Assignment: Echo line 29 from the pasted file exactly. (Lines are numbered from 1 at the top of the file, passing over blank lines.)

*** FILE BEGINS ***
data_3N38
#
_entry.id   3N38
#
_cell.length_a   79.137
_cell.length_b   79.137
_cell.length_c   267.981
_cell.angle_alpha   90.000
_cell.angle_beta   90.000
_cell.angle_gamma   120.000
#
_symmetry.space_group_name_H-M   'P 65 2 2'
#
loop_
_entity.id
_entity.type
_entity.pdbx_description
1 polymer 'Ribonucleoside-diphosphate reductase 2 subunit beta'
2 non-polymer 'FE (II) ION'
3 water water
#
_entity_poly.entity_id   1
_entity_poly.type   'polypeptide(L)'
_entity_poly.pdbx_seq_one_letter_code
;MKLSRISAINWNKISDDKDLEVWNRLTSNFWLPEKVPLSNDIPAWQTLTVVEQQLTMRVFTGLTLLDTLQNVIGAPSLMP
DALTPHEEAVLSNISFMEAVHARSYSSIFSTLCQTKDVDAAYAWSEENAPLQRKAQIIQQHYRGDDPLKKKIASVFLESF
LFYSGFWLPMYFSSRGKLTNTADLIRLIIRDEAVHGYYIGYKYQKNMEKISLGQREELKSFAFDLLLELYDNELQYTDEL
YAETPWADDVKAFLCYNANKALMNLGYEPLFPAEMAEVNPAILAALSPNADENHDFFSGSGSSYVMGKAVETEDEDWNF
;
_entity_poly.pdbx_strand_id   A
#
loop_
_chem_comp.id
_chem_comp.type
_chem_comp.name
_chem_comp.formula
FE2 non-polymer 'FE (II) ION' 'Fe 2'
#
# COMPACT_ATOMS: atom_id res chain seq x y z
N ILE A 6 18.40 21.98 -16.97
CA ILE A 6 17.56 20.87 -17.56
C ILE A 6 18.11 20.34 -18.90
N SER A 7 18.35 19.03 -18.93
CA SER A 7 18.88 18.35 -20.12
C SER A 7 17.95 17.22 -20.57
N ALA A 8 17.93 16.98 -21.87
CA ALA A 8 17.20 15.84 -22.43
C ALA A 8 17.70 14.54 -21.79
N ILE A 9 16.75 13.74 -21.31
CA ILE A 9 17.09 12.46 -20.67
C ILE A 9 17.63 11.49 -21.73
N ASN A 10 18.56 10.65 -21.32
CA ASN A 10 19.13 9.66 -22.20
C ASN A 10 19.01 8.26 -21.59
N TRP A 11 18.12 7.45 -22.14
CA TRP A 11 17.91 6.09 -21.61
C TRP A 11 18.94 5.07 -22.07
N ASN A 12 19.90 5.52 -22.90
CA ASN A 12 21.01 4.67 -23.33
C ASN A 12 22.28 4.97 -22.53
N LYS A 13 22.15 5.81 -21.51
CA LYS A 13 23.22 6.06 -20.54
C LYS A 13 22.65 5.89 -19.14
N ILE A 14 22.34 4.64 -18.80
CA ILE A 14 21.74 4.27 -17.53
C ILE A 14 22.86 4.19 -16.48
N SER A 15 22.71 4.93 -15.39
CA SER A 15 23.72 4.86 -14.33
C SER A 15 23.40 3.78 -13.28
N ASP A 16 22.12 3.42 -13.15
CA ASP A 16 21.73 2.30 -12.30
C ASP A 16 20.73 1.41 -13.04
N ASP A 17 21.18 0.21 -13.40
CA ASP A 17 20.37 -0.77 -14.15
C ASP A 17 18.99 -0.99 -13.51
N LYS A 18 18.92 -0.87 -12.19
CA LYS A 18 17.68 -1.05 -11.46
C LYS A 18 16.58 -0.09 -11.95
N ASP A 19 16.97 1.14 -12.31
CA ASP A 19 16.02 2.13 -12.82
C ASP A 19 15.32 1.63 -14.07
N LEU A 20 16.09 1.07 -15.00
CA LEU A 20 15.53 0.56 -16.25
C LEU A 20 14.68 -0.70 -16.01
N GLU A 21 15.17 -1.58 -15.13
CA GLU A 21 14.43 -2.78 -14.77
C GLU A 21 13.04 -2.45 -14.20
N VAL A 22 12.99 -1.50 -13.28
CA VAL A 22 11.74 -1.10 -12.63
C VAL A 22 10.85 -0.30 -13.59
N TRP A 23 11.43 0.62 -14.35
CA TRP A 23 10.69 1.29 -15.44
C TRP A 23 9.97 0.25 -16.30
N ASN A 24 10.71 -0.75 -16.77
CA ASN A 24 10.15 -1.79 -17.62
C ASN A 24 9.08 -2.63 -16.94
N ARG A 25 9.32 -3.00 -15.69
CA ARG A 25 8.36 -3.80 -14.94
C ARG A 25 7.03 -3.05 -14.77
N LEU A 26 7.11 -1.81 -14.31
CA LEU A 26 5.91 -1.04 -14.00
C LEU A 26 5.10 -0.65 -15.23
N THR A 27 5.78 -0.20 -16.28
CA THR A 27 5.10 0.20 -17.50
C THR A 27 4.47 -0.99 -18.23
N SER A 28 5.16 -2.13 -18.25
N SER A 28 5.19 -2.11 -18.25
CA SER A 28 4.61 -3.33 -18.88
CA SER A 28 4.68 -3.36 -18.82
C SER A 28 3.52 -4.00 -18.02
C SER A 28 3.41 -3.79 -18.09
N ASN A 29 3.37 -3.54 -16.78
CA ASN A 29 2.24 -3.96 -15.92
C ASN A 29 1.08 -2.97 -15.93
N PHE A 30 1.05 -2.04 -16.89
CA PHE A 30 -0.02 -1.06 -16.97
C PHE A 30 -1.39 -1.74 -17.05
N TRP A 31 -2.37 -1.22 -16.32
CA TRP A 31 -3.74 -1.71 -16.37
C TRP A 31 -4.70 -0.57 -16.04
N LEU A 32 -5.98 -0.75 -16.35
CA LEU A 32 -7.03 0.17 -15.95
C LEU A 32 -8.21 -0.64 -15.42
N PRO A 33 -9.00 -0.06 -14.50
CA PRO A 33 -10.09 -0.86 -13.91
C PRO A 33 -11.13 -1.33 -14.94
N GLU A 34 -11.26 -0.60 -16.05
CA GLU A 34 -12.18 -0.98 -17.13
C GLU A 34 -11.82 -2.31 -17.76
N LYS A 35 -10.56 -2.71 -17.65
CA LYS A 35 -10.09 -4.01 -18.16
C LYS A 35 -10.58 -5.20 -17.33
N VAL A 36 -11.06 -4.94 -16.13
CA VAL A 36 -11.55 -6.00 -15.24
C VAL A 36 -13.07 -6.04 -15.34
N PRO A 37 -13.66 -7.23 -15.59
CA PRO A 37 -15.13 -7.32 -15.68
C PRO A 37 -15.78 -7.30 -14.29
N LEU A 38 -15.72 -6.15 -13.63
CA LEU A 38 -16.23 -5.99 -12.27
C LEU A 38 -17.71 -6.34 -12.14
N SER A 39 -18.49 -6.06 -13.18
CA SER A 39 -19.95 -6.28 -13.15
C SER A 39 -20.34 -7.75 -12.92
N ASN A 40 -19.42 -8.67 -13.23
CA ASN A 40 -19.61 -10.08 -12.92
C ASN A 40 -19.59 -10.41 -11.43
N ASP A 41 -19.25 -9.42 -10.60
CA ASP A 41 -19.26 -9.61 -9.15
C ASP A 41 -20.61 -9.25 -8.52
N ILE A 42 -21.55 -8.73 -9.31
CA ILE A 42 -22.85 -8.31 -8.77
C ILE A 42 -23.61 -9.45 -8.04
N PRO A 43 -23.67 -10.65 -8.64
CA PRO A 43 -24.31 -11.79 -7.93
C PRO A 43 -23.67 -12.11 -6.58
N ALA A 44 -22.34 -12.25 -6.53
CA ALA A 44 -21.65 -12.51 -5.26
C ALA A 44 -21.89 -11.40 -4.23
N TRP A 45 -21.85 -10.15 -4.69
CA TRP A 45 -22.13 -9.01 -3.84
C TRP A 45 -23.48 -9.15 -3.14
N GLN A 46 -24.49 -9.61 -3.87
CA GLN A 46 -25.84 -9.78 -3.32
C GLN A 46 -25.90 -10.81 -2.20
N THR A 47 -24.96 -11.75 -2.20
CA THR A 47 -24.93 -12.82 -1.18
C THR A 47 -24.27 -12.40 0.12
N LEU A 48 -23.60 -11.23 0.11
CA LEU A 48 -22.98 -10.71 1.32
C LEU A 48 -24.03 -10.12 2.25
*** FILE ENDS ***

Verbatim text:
;